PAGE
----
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Original Issue


A visit with a man going over his mail last week and thinking back on 25 years as a head coach with 166 victories and some defeats

Earl Blaik's office on the fourth floor of the gymnasium at West Point contrasts sharply with the gray paint and gray stone of the rest of the building. A bright burnt-orange carpet covers the floor, the paneled walls are black walnut, the lighting is indirect. Blaik's small mahogany desk stands at one end of the room. On the wall to his right is a West Point coat of arms in bronze. On the wall behind him is the only picture in the room—a wartime portrait of General Douglas MacArthur. To an increasing degree Blaik resembles in appearance and manner this man whom he most admires.

In this office one afternoon late last week Blaik sat reading his mail; three tall stacks of it, as befits the traffic coming to a man who has just announced his resignation as head coach after 25 years. In those years Red Blaik's teams have won 166 games while losing only 48. Long green lines of Dartmouth players as well as long gray lines of cadets have passed with success under his molding hands, and Blaik himself has succeeded to that eminence in his profession, never satisfactorily titled, which makes him, in fact, the Head Master of college coaches. The mail of course reflected this. Blaik turned away from it and crossed the room to greet his visitor. They talked for a while about his days as a cadet football player.

"I had the lowest stance of any end in those days," Blaik said. "The tackles used to stand up almost straight, and some of them wrapped black tape around their fists. As soon as the ball was snapped, the tackle would take a swipe at the end." Demonstrating the play, Blaik rose and acted out the motions; first of the tackle, then of the end. "So an end got down real deep, and his first movement was to duck that swing. Then you rushed in." Seated again, Blaik continued. "People today can't conceive how rough the game used to be." He smiled in recall.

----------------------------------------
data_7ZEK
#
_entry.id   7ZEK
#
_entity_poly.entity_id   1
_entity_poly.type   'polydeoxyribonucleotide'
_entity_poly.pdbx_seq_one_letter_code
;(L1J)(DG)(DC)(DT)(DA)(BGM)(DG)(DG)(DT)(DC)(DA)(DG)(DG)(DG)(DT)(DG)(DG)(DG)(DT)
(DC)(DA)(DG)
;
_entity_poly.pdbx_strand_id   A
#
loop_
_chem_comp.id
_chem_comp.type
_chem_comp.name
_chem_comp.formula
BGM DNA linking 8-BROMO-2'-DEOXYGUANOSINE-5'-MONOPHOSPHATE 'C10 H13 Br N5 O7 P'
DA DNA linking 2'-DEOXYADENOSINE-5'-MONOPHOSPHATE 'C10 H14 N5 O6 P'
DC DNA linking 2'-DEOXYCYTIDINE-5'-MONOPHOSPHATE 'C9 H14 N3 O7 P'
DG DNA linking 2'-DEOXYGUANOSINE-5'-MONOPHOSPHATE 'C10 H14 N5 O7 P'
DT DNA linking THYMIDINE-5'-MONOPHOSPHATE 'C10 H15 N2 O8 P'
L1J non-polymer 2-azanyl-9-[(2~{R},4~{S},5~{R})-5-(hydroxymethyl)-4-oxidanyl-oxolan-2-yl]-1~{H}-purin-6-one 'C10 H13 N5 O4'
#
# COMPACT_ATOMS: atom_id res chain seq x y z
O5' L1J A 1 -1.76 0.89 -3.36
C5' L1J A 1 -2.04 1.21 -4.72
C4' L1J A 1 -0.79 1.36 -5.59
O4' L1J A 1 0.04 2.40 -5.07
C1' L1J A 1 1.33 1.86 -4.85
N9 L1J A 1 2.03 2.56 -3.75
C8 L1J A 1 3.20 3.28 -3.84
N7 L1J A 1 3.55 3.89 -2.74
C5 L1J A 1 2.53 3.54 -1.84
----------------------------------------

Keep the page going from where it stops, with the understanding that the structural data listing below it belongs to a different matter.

Blaik was the first cadet to face Navy in three major sports—football, basketball and baseball. In 1919 Walter Camp named him to the third-string All-America, and on graduation day he was awarded the West Point saber as the outstanding athlete of the Class of '20.

"It was through being an athlete that I got to know General MacArthur. The general was superintendent here and only 39. He had a dignified—some people have called it aloof—air about him, but from the standpoint of cadets he was extremely approachable. His influence was beyond calculation. I've always thought he was the savior of the academy. He stepped up classes and raised standards and supplied the leadership that was needed."

What is the role of football in a university? "If the school and the coach start out from the correct premise, there will never be any question about football's place. Football is incidental to education. It's secondary.